Liberals will likely applaud that China is enforcing a ban on Christian Bibles being sold to their 1.4 billion citizens.
The Bible appears to have been pulled from all online retailers in China this week, as Beijing continues to crack down on religious freedom.
Searches for “Bible” on Chinese marketplaces, such as Taobao and Dang Dang, Beijing’s equivalent of eBay, did not return results for the Christian text. While some sites returned results for other Christian-related publications, such as children’s story books and study guides, the full scripture could not be found.
A source at a Chinese publishing house told Inkstone that the removal of Bibles from online stores likely started at the end of March. “Some shops on Taobao [selling Christian books] have been closed permanently,” the source said.
The Bible has long been classified as material that can only be distributed by the government, but in recent years, authorities have been more relaxed in enforcing the policy.
This is a part of a crackdown on Christianity in the last few years:
Beijing’s officially atheist Communist Party has long scrutinized religion within its borders. For decades it has repeatedly stated it will not allow “foreign forces” to control citizen’s religious activities.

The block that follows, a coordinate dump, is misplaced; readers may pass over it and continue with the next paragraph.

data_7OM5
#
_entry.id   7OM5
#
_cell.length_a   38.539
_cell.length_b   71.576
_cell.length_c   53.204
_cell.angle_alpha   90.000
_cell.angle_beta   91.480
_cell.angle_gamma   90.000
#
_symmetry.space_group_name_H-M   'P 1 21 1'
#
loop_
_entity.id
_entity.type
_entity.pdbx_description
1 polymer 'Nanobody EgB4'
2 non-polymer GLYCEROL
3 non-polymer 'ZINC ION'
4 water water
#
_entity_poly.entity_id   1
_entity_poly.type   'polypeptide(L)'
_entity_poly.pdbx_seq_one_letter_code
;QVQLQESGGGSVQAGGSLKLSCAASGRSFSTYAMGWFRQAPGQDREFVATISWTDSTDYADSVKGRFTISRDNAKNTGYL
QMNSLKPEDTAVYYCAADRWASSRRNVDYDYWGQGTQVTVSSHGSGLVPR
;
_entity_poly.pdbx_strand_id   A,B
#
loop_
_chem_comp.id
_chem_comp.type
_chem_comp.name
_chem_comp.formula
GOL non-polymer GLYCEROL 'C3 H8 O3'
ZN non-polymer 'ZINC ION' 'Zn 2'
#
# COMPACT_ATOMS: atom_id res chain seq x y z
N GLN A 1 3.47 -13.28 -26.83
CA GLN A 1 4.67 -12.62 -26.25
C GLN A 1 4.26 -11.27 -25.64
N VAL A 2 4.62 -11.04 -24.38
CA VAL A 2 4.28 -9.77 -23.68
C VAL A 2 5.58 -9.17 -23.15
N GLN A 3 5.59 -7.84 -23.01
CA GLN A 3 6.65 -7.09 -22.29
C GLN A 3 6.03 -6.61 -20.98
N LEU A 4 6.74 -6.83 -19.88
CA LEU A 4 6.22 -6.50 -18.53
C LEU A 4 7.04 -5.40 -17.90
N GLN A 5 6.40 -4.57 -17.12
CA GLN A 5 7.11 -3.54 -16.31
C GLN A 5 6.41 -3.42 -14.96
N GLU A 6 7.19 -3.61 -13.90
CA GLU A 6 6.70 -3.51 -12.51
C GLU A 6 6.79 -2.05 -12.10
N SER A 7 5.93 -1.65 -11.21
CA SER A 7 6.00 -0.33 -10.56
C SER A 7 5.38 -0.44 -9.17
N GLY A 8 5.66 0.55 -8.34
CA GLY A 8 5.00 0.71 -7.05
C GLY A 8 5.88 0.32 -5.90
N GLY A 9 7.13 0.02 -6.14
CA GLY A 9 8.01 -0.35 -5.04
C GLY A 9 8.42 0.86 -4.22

Since coming to power, President Xi Jinping has more severely cracked down on Christianity. Over the December period, Christmas was banned in various universities across China in an effort to protect young people from the so-called “corrosive” influence of Western culture.
Earlier this year, authorities demolished another independent church in northern China, a move that sparked fears the Communist Party was enforcing a harsh new campaign against Christianity.
Christianity was supressed for decades under the Communist regime, and although conditions for Christians have improved since the economic reforms of the 1990s, religious freedom is far from being consistently upheld in the country.
Just another reason to have more gratitude for living in a country where we can freely worship – our brothers and sisters in Christ in other countries are not nearly as fortunate.